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Water shortages cause issues for Cal ballparks

AT&T Park

With an unprecedented drought affecting all aspects of life in California, groundskeepers and operations managers are making do with less water in pro-baseball ballparks.

Baseball isn’t necessarily a water-intensive industry, but there are some part of the game that do require plenty of the wet stuff. Grass fields, obviously, require daily watering under the hot California sun. A secondary use, and one that’s adjustable, involves after-game high-pressure cleanings, and teams are now scheduling these washes every other day instead of after every game. From AP:

Off the field, the Giants are pressure-washing the green seats every other game. Sticky soda spills, gooey nacho cheese or stray garlic fries might be staying put a little longer in the stands these days. Team officials are even considering asking fans to clean up their own food and beverage messes.

A couple of hours before first pitch, members of the cleaning crew walk through the stands with spray bottles and hand towels to touch up and wipe down the seats where needed. Later, the video board implores: “BE A TEAM PLAYER, HELP THE GIANTS CONSERVE WATER!” That is followed by an announcement about keeping the ballpark tidy to reduce postgame cleansing.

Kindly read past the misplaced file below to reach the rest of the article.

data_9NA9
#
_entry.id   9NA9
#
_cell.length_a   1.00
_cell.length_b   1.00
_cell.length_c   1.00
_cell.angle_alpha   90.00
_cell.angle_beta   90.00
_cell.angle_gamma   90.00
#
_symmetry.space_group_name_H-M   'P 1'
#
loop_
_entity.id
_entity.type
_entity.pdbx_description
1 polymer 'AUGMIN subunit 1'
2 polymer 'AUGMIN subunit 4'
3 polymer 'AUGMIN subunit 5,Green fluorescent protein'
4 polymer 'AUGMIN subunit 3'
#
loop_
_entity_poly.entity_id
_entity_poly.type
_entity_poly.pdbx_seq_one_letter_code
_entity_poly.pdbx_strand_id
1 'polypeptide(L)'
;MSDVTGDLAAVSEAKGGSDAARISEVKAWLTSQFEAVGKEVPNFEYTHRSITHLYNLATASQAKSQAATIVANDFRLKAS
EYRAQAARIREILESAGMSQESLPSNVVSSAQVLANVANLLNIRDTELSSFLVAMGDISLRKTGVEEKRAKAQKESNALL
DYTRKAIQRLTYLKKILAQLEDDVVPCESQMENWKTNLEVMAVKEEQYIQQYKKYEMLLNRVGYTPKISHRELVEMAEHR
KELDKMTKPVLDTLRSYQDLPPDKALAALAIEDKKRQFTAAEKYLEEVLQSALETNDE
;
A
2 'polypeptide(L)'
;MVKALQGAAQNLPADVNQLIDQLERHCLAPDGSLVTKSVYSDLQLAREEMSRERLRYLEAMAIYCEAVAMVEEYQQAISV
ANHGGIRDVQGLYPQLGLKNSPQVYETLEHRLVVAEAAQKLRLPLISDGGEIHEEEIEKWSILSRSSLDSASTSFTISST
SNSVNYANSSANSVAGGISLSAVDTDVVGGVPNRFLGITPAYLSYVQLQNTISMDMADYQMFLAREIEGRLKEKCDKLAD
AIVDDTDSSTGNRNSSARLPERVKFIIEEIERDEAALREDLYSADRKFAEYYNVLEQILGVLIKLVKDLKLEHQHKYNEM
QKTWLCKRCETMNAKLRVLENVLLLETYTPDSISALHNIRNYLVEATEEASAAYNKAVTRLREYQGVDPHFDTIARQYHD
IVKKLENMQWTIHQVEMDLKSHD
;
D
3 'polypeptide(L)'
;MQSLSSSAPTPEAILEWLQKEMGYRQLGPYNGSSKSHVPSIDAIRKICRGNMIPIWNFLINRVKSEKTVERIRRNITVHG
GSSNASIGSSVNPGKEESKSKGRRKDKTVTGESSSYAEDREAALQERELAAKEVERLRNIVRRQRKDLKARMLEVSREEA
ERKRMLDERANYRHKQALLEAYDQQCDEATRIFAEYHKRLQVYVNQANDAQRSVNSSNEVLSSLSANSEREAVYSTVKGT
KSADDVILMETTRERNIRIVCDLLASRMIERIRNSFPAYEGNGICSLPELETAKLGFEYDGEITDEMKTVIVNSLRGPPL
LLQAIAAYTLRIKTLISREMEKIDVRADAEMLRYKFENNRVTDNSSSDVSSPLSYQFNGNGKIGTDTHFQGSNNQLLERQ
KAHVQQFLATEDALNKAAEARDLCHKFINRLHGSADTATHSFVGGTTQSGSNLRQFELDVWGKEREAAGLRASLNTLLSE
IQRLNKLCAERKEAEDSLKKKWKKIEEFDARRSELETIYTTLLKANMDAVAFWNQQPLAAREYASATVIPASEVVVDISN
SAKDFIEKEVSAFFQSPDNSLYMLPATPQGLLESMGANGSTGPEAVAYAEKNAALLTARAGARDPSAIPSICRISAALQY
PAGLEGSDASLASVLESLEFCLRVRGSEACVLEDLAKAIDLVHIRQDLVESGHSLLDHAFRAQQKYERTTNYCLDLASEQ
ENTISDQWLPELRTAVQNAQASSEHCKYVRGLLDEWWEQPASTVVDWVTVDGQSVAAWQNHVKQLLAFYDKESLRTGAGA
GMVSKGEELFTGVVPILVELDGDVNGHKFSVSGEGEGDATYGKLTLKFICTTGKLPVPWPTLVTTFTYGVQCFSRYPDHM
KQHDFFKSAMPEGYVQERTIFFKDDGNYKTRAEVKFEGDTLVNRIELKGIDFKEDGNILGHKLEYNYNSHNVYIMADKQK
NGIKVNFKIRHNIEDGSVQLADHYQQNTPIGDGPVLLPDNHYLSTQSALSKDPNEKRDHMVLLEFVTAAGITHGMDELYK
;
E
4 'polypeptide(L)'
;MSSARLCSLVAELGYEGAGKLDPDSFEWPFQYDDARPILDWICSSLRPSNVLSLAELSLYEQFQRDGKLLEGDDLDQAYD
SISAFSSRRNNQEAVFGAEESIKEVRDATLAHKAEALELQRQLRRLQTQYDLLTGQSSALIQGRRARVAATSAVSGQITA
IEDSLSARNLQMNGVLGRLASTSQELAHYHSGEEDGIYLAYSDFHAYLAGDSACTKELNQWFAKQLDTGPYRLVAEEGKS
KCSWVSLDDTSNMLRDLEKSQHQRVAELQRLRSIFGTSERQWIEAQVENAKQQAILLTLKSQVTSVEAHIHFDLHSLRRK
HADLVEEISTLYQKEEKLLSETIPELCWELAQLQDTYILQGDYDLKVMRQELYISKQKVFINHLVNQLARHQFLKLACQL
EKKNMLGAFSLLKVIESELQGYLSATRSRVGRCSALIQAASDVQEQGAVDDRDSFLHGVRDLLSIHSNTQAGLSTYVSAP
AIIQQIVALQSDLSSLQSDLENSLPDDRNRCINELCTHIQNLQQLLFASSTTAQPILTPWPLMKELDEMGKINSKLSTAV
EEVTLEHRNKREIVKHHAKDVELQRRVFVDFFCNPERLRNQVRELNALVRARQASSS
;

Across the bay, the Oakland Coliseum sits 22 feet below sea level and thus requires less water because the field holds the moisture better. The A’s also find ways to cut down water usage by not spraying down the stands as regularly while still keeping the facility sanitary.

Other measures include putting down synthetic turf or drought-tolerant plants and materials on off-field areas normally groomed with grass.

Interestingly, newer ballparks are equipped to handle these sorts of issues. Nationals Park, Target Field and CHS Field were all installed with fairly sophisticated water-reclamation systems that use cisterns to hold and recycle water drained from the ballpark.

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